The sample used for the present analyses included all participants who completed the question, “Do you have trouble with your sleeping (on at least 3 nights per week) such that it interferes with your activities the following day (eg, unrefreshed in the morning, fatigue, poor concentration, or irritability)?” This question gave an indication of current sleeping problems. Participants who answered “yes” to this question were asked to indicate the types of problems they were experiencing from a list of eight symptoms (waking up in the early hours of the morning; taking a long time to get to sleep; lying awake for most of the night; getting up at night to go to the toilet; worry keeping you awake at night; snoring; sleep walking/sleep talking; or other sleeping problems). Participants were also asked, “How much trouble did you have with sleeping when you were young?” Answers were dichotomised into “yes” (“a little”, “some”, or “a lot”) vs “no” (“none at all”) to give an indication of past sleeping problems.

Study procedures allowed for participants to complete a shortened core survey that did not include the sleep questions if, for example, they were considered by members of a whānau (extended family) to not be able to manage answering the interview questions for themselves or they were very disabled in residential care.21 Of the 937 participants in Wave 1, 261 completed the core survey only, and 5 did not complete either version of the survey. There were also 22 instances of participants who completed the full survey, but did not answer the sleep questions, giving a total of 288 participants who did not answer the sleep questions. The analyses presented here focus on the remaining 251 Māori and 398 non-Māori (the ‘sleep sample’).

Demographic variables included the following variables provided in the LiLACS NZ database: ethnicity (Māori vs non-Māori); sex (male vs female), age (year increments); and socioeconomic deprivation, as measured using the NZDep 06 (decile 1 = least deprived to decile10 = most deprived). Caregiving was defined by the question, “How often do you currently provide care or assistance for other people?” For this study, carers included those responding “occasionally”, “less than once a week”, “once a week”, “two to five times weekly”, or “daily” (six to seven times weekly). Non-carers were defined by answering “never”. Residential status (defined as “living alone”, “living with a spouse only”, “living with family including or not including spouse”, or “living in residential care”) was also described.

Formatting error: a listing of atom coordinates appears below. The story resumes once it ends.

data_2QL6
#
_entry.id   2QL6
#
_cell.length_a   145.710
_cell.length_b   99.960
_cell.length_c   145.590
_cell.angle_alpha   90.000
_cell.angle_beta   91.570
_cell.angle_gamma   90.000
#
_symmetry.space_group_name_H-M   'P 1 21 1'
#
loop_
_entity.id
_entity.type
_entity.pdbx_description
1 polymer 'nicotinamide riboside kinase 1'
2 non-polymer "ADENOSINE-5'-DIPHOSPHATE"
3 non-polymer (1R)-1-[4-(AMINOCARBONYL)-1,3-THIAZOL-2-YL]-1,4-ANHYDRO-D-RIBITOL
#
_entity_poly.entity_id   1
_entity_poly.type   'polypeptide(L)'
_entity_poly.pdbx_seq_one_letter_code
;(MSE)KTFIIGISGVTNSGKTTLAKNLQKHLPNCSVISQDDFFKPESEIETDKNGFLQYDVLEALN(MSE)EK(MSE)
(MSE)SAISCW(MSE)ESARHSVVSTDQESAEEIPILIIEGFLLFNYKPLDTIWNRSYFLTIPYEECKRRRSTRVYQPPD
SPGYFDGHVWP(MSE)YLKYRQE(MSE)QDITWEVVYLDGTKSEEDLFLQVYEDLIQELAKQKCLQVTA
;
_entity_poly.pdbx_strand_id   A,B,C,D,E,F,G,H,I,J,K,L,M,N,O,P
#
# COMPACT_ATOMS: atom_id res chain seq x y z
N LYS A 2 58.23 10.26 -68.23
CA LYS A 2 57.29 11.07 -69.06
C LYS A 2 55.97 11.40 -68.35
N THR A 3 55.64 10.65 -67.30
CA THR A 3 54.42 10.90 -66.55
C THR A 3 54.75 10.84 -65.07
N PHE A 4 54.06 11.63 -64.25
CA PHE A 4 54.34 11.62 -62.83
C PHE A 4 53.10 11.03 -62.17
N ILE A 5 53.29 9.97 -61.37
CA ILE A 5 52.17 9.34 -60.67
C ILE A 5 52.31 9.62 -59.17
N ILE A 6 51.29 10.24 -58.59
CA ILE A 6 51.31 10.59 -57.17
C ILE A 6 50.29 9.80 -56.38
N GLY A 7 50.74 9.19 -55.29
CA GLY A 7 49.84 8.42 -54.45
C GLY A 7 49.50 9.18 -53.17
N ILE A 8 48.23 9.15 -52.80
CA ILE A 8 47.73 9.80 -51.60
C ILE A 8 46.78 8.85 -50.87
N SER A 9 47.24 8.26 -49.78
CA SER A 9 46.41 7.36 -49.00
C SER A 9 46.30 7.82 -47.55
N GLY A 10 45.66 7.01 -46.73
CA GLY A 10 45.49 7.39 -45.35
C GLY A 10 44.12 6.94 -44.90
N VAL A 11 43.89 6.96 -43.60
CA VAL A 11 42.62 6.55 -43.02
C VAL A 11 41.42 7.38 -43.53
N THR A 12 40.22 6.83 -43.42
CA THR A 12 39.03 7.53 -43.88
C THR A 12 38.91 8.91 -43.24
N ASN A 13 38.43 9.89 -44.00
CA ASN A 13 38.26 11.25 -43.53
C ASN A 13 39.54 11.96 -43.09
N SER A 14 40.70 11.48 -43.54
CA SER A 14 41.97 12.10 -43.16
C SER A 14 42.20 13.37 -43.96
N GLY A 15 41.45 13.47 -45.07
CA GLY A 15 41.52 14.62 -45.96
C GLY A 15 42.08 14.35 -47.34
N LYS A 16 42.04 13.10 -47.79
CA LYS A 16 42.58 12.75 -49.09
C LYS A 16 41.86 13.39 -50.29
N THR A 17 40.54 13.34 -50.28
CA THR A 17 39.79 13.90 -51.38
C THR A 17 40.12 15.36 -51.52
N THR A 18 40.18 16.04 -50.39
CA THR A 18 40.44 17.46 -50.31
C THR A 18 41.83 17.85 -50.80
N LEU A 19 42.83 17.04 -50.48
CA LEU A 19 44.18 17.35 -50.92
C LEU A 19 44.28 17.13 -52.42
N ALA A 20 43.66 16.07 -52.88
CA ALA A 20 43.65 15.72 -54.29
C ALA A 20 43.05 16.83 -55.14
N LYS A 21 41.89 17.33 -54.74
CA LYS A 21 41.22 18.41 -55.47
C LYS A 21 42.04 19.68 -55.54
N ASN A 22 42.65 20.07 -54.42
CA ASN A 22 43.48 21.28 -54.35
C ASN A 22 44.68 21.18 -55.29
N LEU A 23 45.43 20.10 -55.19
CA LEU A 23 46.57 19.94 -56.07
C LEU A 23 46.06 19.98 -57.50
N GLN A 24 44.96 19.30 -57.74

The physical and mental health variables considered for multivariate analyses included scores from the following standardised scales which were provided in the LiLACS NZ database: the Short-Form Health Survey (SF-12),22 as a measure of physical and mental quality of life, as well as pain that interferes with daytime functioning; the Mini Mental Status Exam (MMSE),23 as a measure of cognitive functioning; the Geriatric Depression Scale (GDS-15),24 as a measure of self-reported depression symptoms; the Pearlin Mastery Scale (PMS),25 as a measure of perceived control; and the Physical Activity Scale for the Elderly (PASE).26 Additional measures included: doctors records confirming a diagnosis of depression; a global score from a five-point Likert scale rating coping in different situations (“times of loss”, “financial hardship”, “on-going health problems”, “times of trouble for family and friends”, and “overall”); a five-point Likert scale rating the experience of ageing (“On the whole has growing older been a positive or negative experience for you?”); and single-item questions to define those who had fallen and how often, those who were a current or past smoker, and those who drank alcohol (four or more times a week versus monthly or less).

Analysis

The sleep sample and the participants who did not answer the sleep questions were compared by ethnicity, sex, age, and NZDep 06 using sequential logistic regression modelling with 98.3% of the total observations (n=922).